TURNING THE PADDY GOLD: CORN IN SOUTHEAST ASIA
Genetically-modified Bt corn was due to be tested for the first time on Philippine soil in June 1999. The country's National Committee on Biosafety had approved the 30-day public notice for testing its efficacy against the corn borer. But public opposition has so far prevented the tests from going ahead. An important battle is underway, and for once local government is siding with the public. Local officials have expressed "grave concern over the field release of genetically-engineered corn," temporarily calling a halt to field testing in their area of jurisdiction.
They recognise that genetically-modified (GM) crops present a huge threat to food security and agricultural sustainability in Southeast Asia. They see the potential for these crops to wreak environmental havoc, destroy ecological balance, erode biodiversity and undermine farmers' autonomy and productive capacity. The Philippine government's proposal to allow 100% foreign ownership of prime agricultural lands to be used for research and development (R&D) and production further exacerbates these threats. Farmers fear being trapped into a form of industrial slavery through the introduction of GM crops. As one farmer recenlty declared, "the shift from the chemical, conventional farming system to the diversified integrated farming is the single determining factor for our self-sufficiency. If the government can understand this, our country as a whole would benefit from it."
The way things are going, it may not be long before products of genetic engineering reach farmers' fields in Asia. In Thailand, Monsanto is now conducting field tests on Bt corn and both Pioneer and Monsanto are conducting tests on Bt cotton. Monsanto and Pioneer have already carried out limited field tests of Bt corn in collaboration with the Department of Agriculture in Indonesia. And Monsanto is bent on field testing its Bt corn in the Philippines later this year despite growing opposition from the public.
After rice, corn is perhaps Southeast Asia's most important crop. It is also one of industry's most profitable crops. Given the biotech industry's relentless pursuit of new territories and markets, what is corn's future here? Will the biotech giants succeed in turning Asia's rich patchwork of rice paddies into a golden sea of corn reminiscent of the US's Great Plains or can corn remain an integral part of the biodiverse farming systems of local farmers?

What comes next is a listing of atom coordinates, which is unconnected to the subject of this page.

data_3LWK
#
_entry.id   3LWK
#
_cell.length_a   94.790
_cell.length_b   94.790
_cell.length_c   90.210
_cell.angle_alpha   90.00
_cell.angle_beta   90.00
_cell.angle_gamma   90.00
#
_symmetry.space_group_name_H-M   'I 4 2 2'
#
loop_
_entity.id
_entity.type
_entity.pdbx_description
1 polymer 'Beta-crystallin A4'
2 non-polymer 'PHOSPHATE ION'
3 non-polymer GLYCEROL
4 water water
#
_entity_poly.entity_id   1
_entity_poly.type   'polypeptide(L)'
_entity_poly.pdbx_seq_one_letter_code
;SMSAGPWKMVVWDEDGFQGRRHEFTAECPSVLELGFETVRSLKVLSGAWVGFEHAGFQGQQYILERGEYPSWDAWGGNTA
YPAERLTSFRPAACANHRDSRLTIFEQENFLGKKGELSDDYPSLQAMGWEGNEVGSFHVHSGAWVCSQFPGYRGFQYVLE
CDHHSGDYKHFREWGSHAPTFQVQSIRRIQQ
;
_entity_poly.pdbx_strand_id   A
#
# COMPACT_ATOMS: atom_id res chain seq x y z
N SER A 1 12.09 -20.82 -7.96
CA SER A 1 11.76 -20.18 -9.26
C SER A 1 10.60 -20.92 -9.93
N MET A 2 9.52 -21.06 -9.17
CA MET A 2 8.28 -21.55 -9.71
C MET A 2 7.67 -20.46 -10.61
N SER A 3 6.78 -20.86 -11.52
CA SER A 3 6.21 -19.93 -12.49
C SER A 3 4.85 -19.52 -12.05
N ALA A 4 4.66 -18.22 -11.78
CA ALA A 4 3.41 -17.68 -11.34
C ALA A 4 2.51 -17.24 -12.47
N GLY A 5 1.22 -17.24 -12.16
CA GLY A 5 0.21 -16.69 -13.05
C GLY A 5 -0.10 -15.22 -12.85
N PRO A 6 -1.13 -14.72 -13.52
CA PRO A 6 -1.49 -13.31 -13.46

Multinationals muscling in
Farmers continue to play a vital role in the production of a diverse range of corn varieties in the field. Almost 40% of the corn area in Southeast Asia is still planted to farmers varieties (table 1). Breeders from the public and private sector still regularly visit farmers' field in search of new breeding materials.
Table 1. Corn varieties grown on the farm, 1997
Source: World Maize Facts and Trends 1997/98, CIMMYT, March 1999 and FAO Agricultural Production Data, updated 21 June 1999.
Nevertheless, many traditional cultivated varieties of corn have already been replaced by modern varieties in many areas in Malaysia, the Philippines and Thailand. In Vietnam, numerous glutinous corn varieties important for human consumption and food security have already disappeared. Meanwhile, in Indonesia there are fears over the rapid disappearance of local varieties due to current government thrusts to promote new high yielding varieties. Increased efforts both by the government and the private sector will push more hybrid seeds into farmers' fields in the future.
Governments are relying more and more on private companies to supply corn seed (table 2). A handful of multinational and national companies operating in the region are now responsible for supplying hybrid seed for 25% of the total corn area. Only three companies (Cargill, Pioneer and CP-DeKalb) control almost 70% of the Asian seed market. The recent acquisition of DeKalb and Cargill Seeds International by Monsanto means that there are really only two competitors. Novartis, meanwhile, is gearing up its corn seed business in the region and is seeking tie-ups with local companies such as Cornworld in the Philippines.
Table 2. Major corn seed companies in selected Southeast Asian countries, 1997
Source: Dr. Danilo Baldos, former Agronomist/Coordinator of CIMMYT Maize Program Crop Management Training in Thailand. Based on his research of the Asian seed industry.